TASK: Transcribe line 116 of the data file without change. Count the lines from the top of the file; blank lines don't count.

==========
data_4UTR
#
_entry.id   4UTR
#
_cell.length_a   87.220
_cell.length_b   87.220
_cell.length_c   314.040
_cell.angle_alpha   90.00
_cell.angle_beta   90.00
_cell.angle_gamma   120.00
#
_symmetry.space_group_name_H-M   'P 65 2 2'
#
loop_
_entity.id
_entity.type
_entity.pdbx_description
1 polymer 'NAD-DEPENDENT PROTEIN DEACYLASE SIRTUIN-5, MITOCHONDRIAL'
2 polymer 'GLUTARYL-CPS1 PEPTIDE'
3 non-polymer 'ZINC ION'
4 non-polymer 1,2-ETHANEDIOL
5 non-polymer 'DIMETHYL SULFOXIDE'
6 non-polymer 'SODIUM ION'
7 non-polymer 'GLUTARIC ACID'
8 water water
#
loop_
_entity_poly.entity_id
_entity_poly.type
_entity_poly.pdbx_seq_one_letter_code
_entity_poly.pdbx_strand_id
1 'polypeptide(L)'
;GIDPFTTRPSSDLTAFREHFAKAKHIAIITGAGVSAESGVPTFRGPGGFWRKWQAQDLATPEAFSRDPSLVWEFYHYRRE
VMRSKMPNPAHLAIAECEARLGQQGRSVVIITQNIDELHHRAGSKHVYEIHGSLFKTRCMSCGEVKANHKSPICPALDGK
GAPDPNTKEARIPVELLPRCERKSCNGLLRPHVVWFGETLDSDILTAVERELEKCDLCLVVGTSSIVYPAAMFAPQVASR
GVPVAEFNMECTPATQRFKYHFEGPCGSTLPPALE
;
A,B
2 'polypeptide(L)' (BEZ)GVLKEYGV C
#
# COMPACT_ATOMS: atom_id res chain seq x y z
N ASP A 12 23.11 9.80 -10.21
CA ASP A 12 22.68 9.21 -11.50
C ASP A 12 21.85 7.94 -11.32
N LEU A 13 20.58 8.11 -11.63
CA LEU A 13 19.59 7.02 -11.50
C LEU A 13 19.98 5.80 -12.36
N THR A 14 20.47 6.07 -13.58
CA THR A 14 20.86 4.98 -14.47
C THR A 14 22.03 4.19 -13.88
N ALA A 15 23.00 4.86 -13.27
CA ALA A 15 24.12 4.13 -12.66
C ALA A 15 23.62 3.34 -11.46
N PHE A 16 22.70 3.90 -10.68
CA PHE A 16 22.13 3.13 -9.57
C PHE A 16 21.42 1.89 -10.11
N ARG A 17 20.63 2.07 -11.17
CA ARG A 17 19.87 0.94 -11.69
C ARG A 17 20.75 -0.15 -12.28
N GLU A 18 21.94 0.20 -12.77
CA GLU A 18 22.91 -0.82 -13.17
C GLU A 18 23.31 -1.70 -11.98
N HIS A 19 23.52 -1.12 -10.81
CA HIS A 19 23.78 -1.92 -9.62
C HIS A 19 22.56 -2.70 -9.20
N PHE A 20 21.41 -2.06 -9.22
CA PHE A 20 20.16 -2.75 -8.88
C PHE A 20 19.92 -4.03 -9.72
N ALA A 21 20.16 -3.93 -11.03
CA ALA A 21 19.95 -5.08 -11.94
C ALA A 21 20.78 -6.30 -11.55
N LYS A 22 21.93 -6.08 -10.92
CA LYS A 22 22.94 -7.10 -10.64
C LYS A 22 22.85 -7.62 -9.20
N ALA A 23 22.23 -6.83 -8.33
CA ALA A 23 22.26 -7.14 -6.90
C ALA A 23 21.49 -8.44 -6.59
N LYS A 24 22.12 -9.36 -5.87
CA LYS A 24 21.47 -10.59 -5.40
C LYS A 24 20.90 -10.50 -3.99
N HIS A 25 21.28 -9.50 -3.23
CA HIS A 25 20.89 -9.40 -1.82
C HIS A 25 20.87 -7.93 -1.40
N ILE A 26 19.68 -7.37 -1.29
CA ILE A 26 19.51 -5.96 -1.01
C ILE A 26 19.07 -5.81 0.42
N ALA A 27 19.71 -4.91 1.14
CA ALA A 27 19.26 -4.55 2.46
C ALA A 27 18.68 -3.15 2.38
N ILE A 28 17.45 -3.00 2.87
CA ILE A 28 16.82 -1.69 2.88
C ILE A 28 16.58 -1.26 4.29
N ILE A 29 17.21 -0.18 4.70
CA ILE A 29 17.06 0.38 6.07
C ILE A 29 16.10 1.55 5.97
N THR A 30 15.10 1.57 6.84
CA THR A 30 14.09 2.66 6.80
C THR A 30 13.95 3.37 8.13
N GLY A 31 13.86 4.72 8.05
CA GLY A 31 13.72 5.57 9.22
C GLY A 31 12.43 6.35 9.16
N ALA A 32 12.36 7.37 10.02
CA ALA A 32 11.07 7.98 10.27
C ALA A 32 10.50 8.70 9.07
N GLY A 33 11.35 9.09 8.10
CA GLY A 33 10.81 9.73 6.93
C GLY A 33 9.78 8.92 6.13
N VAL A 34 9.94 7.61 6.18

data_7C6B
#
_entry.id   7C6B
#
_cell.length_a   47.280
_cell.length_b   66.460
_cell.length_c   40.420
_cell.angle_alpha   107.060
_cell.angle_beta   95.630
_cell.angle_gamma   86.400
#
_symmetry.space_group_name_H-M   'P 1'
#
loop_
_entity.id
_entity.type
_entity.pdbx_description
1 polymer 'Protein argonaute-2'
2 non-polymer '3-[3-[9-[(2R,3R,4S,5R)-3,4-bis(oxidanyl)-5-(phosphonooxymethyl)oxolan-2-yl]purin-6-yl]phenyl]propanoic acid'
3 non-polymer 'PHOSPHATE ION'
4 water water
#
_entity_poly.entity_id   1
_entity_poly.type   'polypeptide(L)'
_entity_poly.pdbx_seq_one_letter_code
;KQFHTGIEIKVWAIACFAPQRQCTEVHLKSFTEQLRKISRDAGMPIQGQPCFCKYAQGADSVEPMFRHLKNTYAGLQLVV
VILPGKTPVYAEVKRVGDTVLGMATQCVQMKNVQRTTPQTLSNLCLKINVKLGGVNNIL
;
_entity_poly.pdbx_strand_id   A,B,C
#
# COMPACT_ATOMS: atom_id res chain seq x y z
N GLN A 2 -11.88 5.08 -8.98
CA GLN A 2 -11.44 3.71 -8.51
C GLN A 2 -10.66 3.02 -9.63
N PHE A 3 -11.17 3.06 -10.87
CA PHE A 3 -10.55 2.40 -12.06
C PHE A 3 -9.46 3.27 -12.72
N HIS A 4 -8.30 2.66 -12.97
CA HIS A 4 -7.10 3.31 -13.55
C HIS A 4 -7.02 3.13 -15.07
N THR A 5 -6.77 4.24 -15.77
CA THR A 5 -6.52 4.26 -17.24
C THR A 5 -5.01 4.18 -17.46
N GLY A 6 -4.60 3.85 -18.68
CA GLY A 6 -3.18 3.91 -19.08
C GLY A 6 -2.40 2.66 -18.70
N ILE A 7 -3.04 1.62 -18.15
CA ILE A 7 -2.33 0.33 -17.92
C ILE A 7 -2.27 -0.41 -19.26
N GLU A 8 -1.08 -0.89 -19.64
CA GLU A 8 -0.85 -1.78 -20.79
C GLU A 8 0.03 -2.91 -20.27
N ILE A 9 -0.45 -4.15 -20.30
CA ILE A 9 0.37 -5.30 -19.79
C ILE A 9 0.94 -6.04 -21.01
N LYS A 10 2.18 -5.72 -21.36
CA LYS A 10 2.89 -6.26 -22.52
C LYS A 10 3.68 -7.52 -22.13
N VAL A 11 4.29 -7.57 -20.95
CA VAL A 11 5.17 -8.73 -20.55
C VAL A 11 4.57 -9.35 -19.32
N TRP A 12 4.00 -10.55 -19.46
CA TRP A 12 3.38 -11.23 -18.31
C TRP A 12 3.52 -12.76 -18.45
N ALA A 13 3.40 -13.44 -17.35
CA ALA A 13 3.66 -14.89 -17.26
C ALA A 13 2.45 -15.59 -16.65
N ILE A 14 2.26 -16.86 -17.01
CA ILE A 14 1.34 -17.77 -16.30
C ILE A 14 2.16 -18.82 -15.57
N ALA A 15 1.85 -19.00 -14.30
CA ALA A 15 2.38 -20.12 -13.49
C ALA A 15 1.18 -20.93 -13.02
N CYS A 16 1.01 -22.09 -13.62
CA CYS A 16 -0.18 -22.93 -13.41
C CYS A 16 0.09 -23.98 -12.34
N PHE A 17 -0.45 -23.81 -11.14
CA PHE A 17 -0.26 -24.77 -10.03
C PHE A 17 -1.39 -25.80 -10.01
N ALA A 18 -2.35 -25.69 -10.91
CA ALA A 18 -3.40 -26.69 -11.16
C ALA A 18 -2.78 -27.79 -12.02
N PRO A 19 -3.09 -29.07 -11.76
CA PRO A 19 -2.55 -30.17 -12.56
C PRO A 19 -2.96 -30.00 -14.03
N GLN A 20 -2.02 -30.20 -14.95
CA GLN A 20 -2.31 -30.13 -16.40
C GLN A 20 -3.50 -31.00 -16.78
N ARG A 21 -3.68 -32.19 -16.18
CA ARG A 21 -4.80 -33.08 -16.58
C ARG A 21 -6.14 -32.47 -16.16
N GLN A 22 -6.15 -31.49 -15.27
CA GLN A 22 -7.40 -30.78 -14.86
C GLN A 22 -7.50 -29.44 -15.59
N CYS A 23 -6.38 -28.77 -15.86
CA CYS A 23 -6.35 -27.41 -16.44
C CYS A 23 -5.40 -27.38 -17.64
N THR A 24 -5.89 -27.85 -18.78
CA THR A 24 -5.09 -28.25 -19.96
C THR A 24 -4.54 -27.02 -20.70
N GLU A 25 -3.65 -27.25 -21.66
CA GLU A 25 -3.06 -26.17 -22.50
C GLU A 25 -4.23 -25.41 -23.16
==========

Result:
_cell.angle_alpha   107.060